The Influence of Eye-Contact between Mothers and Preschool Children upon the Relationship between Mothers' Control Behaviors and Children's Emotions
Song, Hana ;
Korean Journal of Child Studies, volume 35, issue 5, 2014, Pages 83~98
DOI : 10.5723/KJCS.2014.35.5.83
This study examined the influences of eye-contact upon the relationship between mothers' control behaviors and emotions of preschool children. The participants of this study were 66 children aged 6, and their mothers. The children and mothers were observed taking part in a writing task for 15 minutes, and two coders analyzed the amount of eye-contact between children and mothers, mothers' verbal and nonverbal support and coercive control, and children's emotions in the task setting. The results showed that mothers' coercive control and nonverbal support significantly accounted for children's negative and positive emotions, respectively. In addition, the interaction between eye-contact and mothers' verbal support was significant. In particular, mothers' behaviors significantly affected children's emotions only when eye-contact occurred. Mothers' behaviors in the absence of eye-contact did not affect children's emotions. The discussion section included an analysis of the social function of eye-contact on the verbal and nonverbal communication between mothers and children, and suggestions for future study were also presented.
The Effect of Sex Role Stereotypes on Juvenile Delinquency Mediated by Stigma : Focusing on Gender Difference
Yang, Eun Byeor ; Jin, Mi Seon ; Oh, Su Kyung ; Park, Si Ha ; Chung, Ick Joong ;
Korean Journal of Child Studies, volume 35, issue 5, 2014, Pages 99~111
DOI : 10.5723/KJCS.2014.35.5.99
The purpose of this study was to investigate the relationship between sex role stereotypes and delinquency, and determine if it is mediated by stigma. The data was taken from the fourth wave of the 2010 Korea Youth Panel Survey(KYPS), which was administered by the Korea Youth Policy Institute. The major findings are as follows: First, sex role stereotypes were found to increase stigma and delinquency. Second, the relationship between sex role stereotypes and delinquency is mediated by stigma. Third, the results revealed that there was a significant gender difference in mediating models. As for the female participants, stigma had a mediating effect in the relationship between sex role stereotyping and delinquency. In contrast, for the male participants, the mediating effect of stigma was found to be insignificant. Based on these results, this research suggested that delinquency prevention programs need improvement considering gender difference and sex role stereotypes.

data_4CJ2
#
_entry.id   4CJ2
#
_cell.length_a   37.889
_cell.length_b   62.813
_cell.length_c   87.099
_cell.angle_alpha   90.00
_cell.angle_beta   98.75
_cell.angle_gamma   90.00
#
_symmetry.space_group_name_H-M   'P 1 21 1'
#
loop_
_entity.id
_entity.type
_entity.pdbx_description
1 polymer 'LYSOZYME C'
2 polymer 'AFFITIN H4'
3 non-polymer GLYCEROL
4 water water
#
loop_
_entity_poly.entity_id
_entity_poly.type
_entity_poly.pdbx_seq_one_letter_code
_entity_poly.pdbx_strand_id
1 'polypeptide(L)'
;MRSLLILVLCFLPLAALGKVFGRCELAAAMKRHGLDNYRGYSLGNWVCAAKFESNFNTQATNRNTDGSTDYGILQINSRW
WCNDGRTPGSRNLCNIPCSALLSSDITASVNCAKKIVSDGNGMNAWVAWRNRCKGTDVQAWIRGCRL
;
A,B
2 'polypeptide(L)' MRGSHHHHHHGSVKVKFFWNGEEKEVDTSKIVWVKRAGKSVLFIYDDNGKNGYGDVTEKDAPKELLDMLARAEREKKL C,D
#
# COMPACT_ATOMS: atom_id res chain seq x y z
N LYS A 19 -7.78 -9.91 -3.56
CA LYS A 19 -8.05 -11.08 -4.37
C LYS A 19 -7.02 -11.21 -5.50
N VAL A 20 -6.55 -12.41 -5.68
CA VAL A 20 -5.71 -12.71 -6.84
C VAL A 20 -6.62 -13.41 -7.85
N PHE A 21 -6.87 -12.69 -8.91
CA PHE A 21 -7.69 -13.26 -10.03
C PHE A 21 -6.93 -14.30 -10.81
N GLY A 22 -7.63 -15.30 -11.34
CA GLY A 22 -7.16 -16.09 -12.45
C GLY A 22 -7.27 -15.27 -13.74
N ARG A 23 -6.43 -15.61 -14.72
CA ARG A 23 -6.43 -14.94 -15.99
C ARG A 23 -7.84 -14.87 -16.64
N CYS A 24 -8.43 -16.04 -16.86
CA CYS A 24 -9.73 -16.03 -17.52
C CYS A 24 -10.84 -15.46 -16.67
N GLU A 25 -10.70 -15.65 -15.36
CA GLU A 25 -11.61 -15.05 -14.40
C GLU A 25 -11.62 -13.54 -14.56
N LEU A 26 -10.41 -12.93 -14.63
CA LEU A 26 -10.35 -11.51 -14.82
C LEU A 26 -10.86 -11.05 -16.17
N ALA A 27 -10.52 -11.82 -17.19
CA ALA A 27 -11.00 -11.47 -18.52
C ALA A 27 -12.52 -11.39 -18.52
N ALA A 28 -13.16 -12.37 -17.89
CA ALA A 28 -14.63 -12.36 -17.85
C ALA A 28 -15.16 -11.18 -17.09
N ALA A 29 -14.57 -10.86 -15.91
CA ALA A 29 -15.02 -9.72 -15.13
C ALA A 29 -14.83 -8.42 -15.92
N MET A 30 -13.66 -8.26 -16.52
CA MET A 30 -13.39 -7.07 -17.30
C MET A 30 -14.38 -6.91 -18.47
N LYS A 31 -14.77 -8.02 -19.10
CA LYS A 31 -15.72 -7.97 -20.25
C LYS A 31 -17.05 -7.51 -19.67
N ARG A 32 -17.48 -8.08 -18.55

Development of Meaning of Parenting Scale for Mothers : Focusing on Mothers of Infants and Toddlers
Kim, Yeonsook ; Lee, Jonghee ;
Korean Journal of Child Studies, volume 35, issue 5, 2014, Pages 113~134
DOI : 10.5723/KJCS.2014.35.5.113
This study sought to develop a 'Meaning of Parenting Scale for Mothers(MPS-M)' in order to measure how Korean mothers perceive the meaning of parenting. To this end, in Study I, a preliminary scale was designed, based firstly on socio-cultural and evolutionary psychological perspectives and secondly on the responses from 118 mothers concerning meaning of parenting. This was followed up by the collection of 887 mothers' responses to the preliminary scale, which then underwent exploratory factor analysis for scale revision. In Study 2, confirmatory factor analysis was conducted on a collection of responses from 548 mothers using the revised scale. Concurrent validity was tested using a parenting stress scale, and reliability was then checked by conducting calculations for internal consistency. As a result, the MPS-M was finally developed, consisting of 25 items under six factors: 'Internal Maturity', 'Restoration of Naturality', 'Familial Union', 'Physical Burden', 'Affective Disorientation', and 'Comprehensive Loss'. Accordingly, the meaning of parenting was statistically confirmed as a hierarchical two-sided concept possessing six factors under positive and negative meaning categories.
The Causal Relationship between Maternal Parenting Stress and Self-Efficacy by Employment Status
Shin, Nary ; Ahn, Jaejin ;
Korean Journal of Child Studies, volume 35, issue 5, 2014, Pages 135~154
DOI : 10.5723/KJCS.2014.35.5.135
This study examined the causal relationships between parenting stress and self-efficacy of Korean mothers with an infant according to employment status using the second through fourth wave data of the Panel Study of Korean Children (PSKC). Autoregressive cross-lagged modeling was performed to test the longitudinal reciprocal relationships between the two constructs. Our results indicated that both maternal parenting stress and self-efficacy were consistent over time. The results also indicated that there was a significant cross-lagged effect of maternal parenting stress on their self-efficacy, rather than vice versa. No differences between working and non-working mothers were found in the relationship between the two constructs.